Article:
In a promotional interview published on the iOS App Store, the one of the creators of MoviePass -- a subscription service that lets people see a 2D movie every day -- suggested that the Apple iPhone and mobile apps in general were instrumental in getting it off the ground.
"The idea was almost too early," said Stacy Spikes in reference to an earlier attempt at the all-you-can-eat model with the Urbanworld Film Festival in the 1990s. "We didn't have iPhones and apps to figure out payment and interfacing. If it weren't for that development, MoviePass would never have happened."
iPhone users can sign up for the service through the MoviePass app, after which they'll be sent a card in the mail. At that point the app becomes a tool for finding theaters and showtimes -- once a showtime is selected, the card is activated for use at kiosks, and in some cases people can simply reserve their ticket online.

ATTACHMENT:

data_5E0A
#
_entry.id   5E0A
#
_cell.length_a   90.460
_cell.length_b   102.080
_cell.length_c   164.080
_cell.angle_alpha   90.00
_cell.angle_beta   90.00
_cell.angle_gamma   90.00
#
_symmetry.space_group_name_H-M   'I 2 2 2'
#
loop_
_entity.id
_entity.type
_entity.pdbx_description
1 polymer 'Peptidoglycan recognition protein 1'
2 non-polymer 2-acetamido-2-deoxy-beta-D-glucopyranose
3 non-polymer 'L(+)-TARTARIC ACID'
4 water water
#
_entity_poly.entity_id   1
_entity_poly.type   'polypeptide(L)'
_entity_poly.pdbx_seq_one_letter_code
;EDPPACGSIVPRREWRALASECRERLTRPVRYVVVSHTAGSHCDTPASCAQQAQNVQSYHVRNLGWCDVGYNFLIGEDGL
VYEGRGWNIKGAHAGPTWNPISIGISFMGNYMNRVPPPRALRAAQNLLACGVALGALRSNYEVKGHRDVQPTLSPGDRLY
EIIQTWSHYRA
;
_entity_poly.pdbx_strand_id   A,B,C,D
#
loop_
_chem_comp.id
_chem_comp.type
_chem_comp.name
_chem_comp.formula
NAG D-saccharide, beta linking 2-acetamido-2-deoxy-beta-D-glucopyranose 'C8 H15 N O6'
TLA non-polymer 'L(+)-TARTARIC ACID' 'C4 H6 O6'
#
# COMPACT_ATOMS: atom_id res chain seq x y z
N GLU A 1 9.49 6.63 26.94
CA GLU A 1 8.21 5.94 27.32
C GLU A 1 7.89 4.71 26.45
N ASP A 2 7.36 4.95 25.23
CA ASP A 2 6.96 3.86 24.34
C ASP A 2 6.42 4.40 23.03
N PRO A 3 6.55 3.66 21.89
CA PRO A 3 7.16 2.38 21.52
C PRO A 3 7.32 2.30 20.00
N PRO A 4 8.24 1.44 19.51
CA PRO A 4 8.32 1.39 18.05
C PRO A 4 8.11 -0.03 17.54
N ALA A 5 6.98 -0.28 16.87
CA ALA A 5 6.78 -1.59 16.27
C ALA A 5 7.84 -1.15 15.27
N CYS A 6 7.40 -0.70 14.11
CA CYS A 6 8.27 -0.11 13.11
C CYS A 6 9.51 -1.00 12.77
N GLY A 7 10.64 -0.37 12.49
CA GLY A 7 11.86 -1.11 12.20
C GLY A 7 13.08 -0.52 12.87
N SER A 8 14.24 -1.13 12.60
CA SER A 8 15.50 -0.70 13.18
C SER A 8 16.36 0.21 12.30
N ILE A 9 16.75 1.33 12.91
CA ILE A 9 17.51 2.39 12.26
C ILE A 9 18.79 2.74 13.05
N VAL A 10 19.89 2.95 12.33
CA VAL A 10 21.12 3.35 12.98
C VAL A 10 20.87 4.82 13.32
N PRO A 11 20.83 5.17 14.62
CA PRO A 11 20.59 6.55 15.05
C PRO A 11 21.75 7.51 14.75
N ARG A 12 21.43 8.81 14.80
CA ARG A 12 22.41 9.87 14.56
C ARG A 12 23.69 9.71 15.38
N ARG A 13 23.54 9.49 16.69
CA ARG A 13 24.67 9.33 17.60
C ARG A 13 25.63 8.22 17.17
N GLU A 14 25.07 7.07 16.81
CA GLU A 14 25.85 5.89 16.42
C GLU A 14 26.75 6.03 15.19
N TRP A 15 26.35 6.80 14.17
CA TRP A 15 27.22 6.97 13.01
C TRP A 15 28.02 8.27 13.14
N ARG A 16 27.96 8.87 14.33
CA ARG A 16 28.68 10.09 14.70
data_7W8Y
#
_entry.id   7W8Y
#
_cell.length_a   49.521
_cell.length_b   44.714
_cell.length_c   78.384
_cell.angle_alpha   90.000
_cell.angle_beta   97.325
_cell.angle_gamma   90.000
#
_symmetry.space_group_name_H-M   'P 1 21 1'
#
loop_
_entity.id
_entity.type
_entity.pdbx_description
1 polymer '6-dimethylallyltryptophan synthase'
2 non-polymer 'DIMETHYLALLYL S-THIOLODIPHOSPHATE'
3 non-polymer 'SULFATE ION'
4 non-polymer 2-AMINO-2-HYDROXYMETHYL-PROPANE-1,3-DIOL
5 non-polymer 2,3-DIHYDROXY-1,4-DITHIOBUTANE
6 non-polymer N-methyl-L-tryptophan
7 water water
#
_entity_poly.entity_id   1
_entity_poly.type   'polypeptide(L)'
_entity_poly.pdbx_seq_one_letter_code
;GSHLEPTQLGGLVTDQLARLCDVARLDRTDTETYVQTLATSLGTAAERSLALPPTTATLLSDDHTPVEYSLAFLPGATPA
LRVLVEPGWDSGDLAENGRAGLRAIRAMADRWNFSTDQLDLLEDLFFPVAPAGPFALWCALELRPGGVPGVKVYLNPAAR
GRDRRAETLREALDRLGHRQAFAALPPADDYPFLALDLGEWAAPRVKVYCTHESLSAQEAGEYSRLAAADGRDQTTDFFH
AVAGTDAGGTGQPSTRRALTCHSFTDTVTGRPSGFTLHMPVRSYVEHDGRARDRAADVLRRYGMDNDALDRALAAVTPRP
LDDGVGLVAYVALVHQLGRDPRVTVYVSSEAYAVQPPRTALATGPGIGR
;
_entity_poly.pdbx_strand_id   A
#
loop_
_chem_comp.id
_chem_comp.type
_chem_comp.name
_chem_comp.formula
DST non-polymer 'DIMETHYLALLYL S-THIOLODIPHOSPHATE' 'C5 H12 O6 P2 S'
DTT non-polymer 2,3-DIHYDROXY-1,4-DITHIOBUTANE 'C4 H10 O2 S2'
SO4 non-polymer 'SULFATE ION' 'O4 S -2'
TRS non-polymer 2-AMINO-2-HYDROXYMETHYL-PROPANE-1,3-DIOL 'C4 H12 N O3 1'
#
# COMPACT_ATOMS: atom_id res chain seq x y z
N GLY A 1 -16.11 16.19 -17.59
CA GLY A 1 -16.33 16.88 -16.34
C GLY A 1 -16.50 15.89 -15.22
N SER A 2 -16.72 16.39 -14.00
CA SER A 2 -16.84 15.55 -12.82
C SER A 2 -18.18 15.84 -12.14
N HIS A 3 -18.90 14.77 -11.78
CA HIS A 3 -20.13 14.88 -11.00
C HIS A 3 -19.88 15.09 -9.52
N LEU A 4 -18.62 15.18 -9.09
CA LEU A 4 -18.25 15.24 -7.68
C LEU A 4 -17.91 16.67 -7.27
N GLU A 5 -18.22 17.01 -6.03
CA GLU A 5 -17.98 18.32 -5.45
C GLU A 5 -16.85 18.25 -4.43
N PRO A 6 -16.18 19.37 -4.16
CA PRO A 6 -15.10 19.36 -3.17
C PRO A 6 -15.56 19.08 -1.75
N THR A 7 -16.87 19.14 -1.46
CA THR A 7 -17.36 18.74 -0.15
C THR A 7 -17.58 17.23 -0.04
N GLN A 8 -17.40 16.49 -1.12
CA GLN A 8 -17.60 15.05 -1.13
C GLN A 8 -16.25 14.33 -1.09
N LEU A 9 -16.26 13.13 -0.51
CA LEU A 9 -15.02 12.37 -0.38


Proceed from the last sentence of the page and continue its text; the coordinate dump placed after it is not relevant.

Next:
MoviePass has actually been around since 2011, but only surged in popularity late last year after fees were lowered to $9.95 per month. At the moment, that rate is just $7.95 per month for first-time subscribers willing to pay for a full year.
The service has been controversial, with some theaters refusing to accept it, and MoviePass itself pulling out of some AMC theaters. Part of its income is derived from data collection by majority stakeholder Helios and Matheson Analytics, and it has yet to make a profit regardless -- though it should be able to do so when it hits 4 million subscribers, possibly later this year.
Despite problems MoviePass could be a potential lifeline for theater chains, which have struggled to keep up attendance and profits in an era of online streaming and high-quality home theaters.